What gold would mean to U.S., Canada
VANCOUVER, British Columbia -- Does one game have the power to change someone's life?
Ask Mike Eruzione or Jim Craig or any of the players from the 1980 "Miracle on Ice" team. Ask Paul Henderson or Phil Esposito or any of the players from Canada's Summit Series team, which beat the Russians in 1972.
Those are moments frozen in time, events that defined not just a sport but an era.
Things are different now, of course. Technology has altered how we receive and digest information. Communism and the fear of the Russian way of life, the backdrop for both of those seminal North American hockey moments, no longer exists. But does it lessen the potential for a similar kind of event to unfold on Sunday when Canada and the United States battle for gold?
"We take pride in hockey in these international events, and it would be a great accomplishment for the country, an opportunity to really feel proud about the game in Canada once again," Team Canada executive director Steve Yzerman told ESPN.com on Saturday.
"The U.S. is a huge country, and I think there's a great fan base in the United States," Yzerman said. "It's just that it's a huge country with many interests in different sports. But I believe, to the hockey fans there, it has a similar importance to them. I'm sure the U.S. is rallying around it and the non-hockey fan in the United States might be paying attention to it, too. So I think a lot of good is coming out of this game itself."
United StatesThe day before the gold-medal game, David Backes was asked who would play him in a movie if the Americans pull off the upset of this tournament and win the country's first Olympic hockey gold medal since 1980.
"Great question. I don't know any big, goofy-looking guys that could play me," Backes said. "I'd like to play myself, if that is OK."
Now, the question was posed half in jest. But the fact anyone can speak of this current U.S. team in the same sentence as the "Miracle" speaks volumes about what is at stake in Vancouver. Sunday's gold-medal game may be the most-watched hockey game ever in the United States. Never mind Stanley Cup finals, Winter Classics, even the 2002 Olympic final in Salt Lake City -- Sunday's game has caught the imagination of a nation that rarely notices, let alone becomes mesmerized, by the sport.
Throughout Saturday's practices and availability, there was talk suggesting what we are about to watch is epic, and a win for the U.S. might well provide one of those life-altering experiences that changes everything for players, and the game.
And it is a fine line between historic and silver. Brian Rafalski and Chris Drury were on the U.S. team that lost to Canada in the 2002 gold-medal game. No one speaks of that team in terms of changing the landscape of the game or approaching reverence. They were a good team that won silver. Nothing more, nothing less.
If the Americans lose Sunday, there will certainly be no shame in it; they are the youngest team in the tournament and virtually no one picked them to be in this position. If they can run the table with their sixth straight win, it will vault them into a different place in the pantheon of sporting legends in America.
"I think every generation has their Olympic team or U.S. team that they point to. I missed 1980, but certainly had 1996 to look at," said Chris Drury, referring to the 1996 World Cup of Hockey win over Canada that was seen as a seminal moment in the history of American hockey. "I think we've captured a lot of people's attention already, and certainly a win tomorrow would maybe further that a little bit more."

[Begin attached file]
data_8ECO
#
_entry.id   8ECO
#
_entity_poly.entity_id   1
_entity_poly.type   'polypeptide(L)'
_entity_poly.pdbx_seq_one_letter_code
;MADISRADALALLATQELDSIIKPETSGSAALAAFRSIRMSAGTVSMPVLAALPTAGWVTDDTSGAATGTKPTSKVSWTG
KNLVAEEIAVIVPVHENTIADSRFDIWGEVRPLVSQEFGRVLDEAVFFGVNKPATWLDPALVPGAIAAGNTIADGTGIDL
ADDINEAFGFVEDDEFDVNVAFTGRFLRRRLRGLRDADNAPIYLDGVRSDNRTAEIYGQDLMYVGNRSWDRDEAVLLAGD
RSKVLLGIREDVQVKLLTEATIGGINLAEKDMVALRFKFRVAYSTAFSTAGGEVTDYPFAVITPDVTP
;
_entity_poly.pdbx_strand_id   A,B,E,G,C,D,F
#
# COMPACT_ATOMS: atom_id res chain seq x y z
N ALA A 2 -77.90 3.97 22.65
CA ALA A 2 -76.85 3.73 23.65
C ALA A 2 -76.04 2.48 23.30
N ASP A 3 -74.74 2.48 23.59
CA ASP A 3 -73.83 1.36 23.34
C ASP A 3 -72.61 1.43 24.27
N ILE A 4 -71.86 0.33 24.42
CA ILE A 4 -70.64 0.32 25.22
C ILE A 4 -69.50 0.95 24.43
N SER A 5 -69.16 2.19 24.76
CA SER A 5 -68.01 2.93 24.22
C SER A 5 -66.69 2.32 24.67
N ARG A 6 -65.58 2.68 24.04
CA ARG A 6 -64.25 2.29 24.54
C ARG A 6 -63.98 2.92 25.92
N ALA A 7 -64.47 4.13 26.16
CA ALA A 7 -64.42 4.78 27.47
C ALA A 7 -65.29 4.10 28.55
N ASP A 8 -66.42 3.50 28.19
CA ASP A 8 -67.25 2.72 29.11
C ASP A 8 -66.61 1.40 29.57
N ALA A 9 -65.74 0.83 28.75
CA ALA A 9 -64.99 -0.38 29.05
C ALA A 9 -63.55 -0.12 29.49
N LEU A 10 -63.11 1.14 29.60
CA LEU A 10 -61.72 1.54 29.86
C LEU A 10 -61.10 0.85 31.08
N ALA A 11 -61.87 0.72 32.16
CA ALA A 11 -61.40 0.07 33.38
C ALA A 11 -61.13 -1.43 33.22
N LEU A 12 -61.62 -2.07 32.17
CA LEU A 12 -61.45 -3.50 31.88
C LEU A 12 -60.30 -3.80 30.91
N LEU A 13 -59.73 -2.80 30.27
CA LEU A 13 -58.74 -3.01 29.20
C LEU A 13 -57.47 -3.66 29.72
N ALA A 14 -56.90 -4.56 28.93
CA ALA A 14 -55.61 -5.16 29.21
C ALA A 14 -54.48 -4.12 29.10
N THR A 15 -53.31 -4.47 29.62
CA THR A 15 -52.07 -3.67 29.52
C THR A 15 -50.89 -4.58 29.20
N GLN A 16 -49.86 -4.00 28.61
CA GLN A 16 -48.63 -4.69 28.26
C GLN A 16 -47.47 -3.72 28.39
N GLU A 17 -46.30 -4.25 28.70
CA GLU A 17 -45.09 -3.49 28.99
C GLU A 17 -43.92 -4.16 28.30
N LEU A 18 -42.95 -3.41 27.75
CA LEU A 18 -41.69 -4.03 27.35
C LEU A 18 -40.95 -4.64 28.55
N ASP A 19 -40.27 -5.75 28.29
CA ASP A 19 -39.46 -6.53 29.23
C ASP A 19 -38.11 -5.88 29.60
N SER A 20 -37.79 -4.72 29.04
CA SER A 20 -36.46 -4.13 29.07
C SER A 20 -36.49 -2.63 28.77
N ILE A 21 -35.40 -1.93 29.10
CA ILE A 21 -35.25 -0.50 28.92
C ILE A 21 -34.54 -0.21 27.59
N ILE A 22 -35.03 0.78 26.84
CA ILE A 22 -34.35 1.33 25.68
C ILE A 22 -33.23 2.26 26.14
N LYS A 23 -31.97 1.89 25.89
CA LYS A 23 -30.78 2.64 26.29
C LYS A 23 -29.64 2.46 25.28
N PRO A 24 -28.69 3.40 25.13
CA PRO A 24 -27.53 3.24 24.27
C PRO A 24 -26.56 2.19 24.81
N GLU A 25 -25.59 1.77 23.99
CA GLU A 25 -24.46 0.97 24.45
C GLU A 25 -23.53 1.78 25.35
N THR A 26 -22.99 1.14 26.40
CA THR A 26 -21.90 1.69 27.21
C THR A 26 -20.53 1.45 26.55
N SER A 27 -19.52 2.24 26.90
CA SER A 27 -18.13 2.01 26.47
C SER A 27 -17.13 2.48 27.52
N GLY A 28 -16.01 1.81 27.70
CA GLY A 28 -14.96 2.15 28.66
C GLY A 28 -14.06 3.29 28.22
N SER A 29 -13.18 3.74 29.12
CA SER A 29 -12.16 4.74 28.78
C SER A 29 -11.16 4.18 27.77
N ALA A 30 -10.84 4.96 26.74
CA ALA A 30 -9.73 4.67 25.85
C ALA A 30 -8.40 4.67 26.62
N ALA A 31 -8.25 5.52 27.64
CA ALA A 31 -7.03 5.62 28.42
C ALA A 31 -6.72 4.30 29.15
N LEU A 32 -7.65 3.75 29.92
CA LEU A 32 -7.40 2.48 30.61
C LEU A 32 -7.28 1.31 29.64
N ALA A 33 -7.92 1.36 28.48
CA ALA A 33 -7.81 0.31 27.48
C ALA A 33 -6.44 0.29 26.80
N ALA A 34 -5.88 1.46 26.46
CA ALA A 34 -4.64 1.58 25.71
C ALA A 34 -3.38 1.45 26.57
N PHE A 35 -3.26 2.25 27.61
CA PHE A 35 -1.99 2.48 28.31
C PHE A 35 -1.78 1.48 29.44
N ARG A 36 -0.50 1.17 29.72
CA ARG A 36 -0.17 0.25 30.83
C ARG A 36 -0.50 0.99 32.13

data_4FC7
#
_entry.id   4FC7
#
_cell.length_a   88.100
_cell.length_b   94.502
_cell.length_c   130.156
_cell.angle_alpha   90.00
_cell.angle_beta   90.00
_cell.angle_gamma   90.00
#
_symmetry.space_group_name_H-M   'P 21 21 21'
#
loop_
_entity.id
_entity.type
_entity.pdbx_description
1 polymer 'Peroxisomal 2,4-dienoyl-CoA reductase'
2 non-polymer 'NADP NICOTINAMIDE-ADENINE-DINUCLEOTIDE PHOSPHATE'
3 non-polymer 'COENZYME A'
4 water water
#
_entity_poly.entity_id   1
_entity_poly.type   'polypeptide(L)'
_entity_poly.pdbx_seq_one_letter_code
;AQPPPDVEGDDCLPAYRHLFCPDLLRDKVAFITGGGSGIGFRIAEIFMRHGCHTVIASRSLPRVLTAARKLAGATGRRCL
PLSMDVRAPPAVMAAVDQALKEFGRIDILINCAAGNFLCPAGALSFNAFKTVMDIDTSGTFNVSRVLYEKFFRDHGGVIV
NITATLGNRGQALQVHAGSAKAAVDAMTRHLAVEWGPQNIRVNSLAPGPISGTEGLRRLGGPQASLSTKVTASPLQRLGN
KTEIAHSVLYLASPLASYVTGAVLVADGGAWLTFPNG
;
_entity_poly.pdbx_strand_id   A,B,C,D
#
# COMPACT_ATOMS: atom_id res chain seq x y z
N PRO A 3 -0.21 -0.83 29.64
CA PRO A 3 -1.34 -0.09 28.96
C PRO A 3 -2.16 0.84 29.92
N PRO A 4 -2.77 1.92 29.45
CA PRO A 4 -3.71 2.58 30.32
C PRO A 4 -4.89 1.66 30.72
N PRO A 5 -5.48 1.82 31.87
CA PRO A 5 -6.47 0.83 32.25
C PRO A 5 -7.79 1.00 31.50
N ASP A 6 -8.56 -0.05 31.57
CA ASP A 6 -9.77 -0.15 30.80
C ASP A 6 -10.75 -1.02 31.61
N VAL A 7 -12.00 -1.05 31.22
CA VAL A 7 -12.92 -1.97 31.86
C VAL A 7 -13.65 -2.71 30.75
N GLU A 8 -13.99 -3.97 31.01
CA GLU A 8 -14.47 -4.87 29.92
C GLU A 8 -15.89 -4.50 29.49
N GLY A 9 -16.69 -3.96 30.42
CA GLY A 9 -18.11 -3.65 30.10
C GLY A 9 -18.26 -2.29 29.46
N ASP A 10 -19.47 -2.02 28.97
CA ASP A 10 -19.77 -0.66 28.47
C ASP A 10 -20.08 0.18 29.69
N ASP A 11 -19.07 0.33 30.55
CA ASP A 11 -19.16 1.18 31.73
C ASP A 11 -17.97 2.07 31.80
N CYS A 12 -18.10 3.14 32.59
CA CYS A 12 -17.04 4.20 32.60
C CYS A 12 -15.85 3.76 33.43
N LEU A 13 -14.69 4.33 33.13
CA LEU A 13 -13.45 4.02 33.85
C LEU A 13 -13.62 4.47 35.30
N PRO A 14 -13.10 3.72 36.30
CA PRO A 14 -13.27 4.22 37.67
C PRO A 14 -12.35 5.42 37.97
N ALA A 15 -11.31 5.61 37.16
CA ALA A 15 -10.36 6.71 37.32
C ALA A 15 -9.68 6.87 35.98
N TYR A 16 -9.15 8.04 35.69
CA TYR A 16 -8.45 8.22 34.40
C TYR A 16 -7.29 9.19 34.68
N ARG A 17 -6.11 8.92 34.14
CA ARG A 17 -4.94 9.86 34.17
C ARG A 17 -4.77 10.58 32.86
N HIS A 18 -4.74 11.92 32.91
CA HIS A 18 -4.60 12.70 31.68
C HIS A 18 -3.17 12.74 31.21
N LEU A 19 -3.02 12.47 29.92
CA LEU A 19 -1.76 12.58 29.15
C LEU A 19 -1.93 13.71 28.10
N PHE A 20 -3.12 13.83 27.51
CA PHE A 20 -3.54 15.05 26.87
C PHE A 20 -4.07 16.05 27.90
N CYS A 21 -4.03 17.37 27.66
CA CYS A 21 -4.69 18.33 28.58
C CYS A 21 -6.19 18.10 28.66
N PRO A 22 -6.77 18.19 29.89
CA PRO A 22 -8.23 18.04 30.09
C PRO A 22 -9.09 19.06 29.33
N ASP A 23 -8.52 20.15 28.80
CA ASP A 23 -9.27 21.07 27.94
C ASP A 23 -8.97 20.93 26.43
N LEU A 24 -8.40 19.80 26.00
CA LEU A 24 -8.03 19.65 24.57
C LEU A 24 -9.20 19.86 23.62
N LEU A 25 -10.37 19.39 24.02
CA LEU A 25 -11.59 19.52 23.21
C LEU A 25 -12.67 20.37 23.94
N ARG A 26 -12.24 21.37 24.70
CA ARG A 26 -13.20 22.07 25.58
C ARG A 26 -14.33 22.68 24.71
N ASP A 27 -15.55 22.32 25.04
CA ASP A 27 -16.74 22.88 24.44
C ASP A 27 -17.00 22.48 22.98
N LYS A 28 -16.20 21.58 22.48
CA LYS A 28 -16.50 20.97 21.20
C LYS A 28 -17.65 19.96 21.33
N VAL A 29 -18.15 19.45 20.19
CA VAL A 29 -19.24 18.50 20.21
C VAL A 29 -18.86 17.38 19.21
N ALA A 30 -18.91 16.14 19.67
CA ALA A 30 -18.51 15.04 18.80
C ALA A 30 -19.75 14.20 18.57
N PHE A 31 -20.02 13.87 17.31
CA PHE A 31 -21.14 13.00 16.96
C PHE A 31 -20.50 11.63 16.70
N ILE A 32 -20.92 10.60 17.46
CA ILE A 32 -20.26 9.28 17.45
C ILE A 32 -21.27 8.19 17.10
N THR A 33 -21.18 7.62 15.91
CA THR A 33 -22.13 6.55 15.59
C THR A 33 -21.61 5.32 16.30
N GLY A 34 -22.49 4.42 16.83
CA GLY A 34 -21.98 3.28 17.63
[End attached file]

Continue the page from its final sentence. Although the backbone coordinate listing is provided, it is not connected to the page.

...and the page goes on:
Team USA GM Brian Burke downplayed his team's chances publicly from the moment he was named to build the team. But he also built a team he believed would have a chance at success in this tournament based on the roles players would play and their potential to come together.
"I think a gold medal immortalizes your team," Burke said. "I think it's the same as a Stanley Cup victory. Even if you're the eighth seed in the Stanley Cup and you win, that team is remembered forever."
We recall chatting with U.S. assistant GM David Poile at the team's orientation camp in suburban Chicago in August. Even veteran hockey writers were at a loss to identify some of the players who had been invited to the camp.
Poile talked about the possibility for another "Miracle" and how important it would be for the game. Now, Poile feels even more strongly about the impact an American gold medal would have in the States. A parent has to decide if their child is going to play soccer or football or basketball or baseball.
"What are the chances after seeing what happened this week that they may take up hockey? There's going to be some growth, and somebody's going to be affected tremendously by this," Poile said. "It'll be long past yours or my time, but someone will say, 'What happened in the 2010 Olympics, that's what got me started in hockey.'"
It's a lot of pressure to put on a bunch of kids. But here's the funny thing about this group of kids, many of whom are anonymous outside of their own NHL markets and sometimes even within those cities: They don't seem to mind the pressure.
"It's a hockey game, it's ice, it's a puck -- the kind of stuff we've done for years," said netminder Ryan Miller, perhaps the single most important factor in stealing gold on Canadian soil. "I'm just going to go out and hopefully tie my skates on the right way and play a hockey game. It's something we do every day."
And maybe that's what goes into the equation, too. When we talk about the game of a lifetime, a chance to carve out a place in American sports history, there's the idea that this is the perfect group to do just that: anonymous, perhaps, but self-confident and unafraid.
It was the case in 1980. And in 1972, when Canada beat the Russians. And in 1996.
"I don't think anybody knew how good we'd be. We didn't know how good we'd be," Poile said. "Let's call it like it is."